The Raider FAQ

Table of Contents

  1. Which Color is The Fastest?
  2. What is the widest tire I can fit on the back?
  3. Do I have to use a Power Commander?
  4. Checking the Oil
  5. Turn Signal Blink Rate
  6. National Cycle Switchblade Part Numbers
  7. What do I do with the EXUP Valve when I install an aftermarket exhaust?
  8. Getting more sound & volume out of the stock exhaust system
  9. What's the deal with crossed coil wires?  Poor low-speed engine performance

Which Color is The Fastest?

Don't Start...  as Tested by Cycle World Magazine, March 2008, the Raider (regardless of color) pulled a 1/4 mile E.T. of 12.09 sec., making it one of the quickest OEM Stock V-twin cruisers ever.

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What is the widest tire I can fit on the back?

The bike has been engineered to use the stock tire width of 210mm.  Several owners have installed a 240mm rear using the stock rim and fender, without any reported problems.  In actuality, installing the 240 rear causes the sidewalls and bead of the tire to pinch in on the sides, and the crown to bulge around the circumference, changing the profile of the tire, and effectively increasing its diameter.  With the diameter of the 240 already marginally larger than the stock 210, the ride height of the bike will be higher.  We feel that it's important to state that the official word is that the 210 is the proper size tire for the stock 7.5" rim, and that the tire manufacturers also specify that the correct rim size for fitment of a 240 is an 8.5" rim.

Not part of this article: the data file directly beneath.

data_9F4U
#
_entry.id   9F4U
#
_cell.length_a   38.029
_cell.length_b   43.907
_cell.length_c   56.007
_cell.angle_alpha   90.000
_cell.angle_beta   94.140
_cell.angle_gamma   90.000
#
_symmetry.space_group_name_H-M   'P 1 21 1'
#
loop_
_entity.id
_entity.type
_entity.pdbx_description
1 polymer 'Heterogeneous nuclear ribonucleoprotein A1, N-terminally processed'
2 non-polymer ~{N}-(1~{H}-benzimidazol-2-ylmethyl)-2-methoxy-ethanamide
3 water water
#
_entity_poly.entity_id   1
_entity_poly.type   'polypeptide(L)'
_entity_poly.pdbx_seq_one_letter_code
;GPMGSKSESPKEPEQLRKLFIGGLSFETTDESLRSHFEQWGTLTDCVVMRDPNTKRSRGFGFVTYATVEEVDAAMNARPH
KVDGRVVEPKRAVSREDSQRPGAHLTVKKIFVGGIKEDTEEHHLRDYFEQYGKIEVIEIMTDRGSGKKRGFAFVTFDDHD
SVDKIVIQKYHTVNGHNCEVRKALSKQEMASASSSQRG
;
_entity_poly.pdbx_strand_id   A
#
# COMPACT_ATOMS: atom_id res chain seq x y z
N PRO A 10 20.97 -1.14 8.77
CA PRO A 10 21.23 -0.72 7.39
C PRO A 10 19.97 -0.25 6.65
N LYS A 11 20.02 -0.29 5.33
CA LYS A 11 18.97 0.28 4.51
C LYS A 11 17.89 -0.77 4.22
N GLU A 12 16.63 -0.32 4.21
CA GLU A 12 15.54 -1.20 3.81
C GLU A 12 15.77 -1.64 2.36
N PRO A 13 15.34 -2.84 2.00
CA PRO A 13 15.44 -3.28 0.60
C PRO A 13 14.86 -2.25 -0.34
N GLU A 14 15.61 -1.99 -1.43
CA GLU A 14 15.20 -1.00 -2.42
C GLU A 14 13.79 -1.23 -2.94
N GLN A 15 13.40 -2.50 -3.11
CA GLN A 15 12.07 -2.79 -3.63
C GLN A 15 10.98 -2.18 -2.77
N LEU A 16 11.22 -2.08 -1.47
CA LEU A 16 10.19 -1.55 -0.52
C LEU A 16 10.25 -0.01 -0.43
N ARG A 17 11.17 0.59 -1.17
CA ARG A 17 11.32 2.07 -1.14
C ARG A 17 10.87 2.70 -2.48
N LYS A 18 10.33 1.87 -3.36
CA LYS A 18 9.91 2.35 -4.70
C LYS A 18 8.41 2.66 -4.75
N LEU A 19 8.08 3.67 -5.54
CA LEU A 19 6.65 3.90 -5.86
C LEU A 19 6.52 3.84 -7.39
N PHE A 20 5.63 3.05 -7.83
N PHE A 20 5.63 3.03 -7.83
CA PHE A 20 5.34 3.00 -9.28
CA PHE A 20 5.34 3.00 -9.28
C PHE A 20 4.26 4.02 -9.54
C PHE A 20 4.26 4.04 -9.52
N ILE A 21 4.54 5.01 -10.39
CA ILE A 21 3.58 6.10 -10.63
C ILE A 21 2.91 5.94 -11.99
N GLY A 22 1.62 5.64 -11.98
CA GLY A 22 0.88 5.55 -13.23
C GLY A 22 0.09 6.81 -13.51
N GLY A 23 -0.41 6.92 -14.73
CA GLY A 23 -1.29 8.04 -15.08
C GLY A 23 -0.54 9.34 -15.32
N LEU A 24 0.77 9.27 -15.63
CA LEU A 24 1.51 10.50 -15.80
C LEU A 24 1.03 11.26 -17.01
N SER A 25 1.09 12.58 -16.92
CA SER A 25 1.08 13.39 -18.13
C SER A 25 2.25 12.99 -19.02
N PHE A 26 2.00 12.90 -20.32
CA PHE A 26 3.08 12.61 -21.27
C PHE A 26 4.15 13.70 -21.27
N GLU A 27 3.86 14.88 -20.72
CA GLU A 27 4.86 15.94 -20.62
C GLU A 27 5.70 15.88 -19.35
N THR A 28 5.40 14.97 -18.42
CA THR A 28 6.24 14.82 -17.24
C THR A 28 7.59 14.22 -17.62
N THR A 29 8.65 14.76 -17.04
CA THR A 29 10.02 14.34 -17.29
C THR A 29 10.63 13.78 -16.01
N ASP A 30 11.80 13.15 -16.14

That being said, many Raider owners have told us that they have installed the 240mm tire on the stock rim and ridden several thousand miles with no ill effects and feel that the bike handles the same, if not better in some cases.  It is important in this case to use your own judgment and the experience of other Raider owners in real-world riding, and make an informed decision.

For a (lofty) price, reputable companies such as RC Components, Performance Machine, and Renegade Wheels have aftermarket 8.5" rear wheels which fit the Raider, with matching fronts.

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Do I have to install a Power Commander (or other Fuel Processor) if I install aftermarket pipes?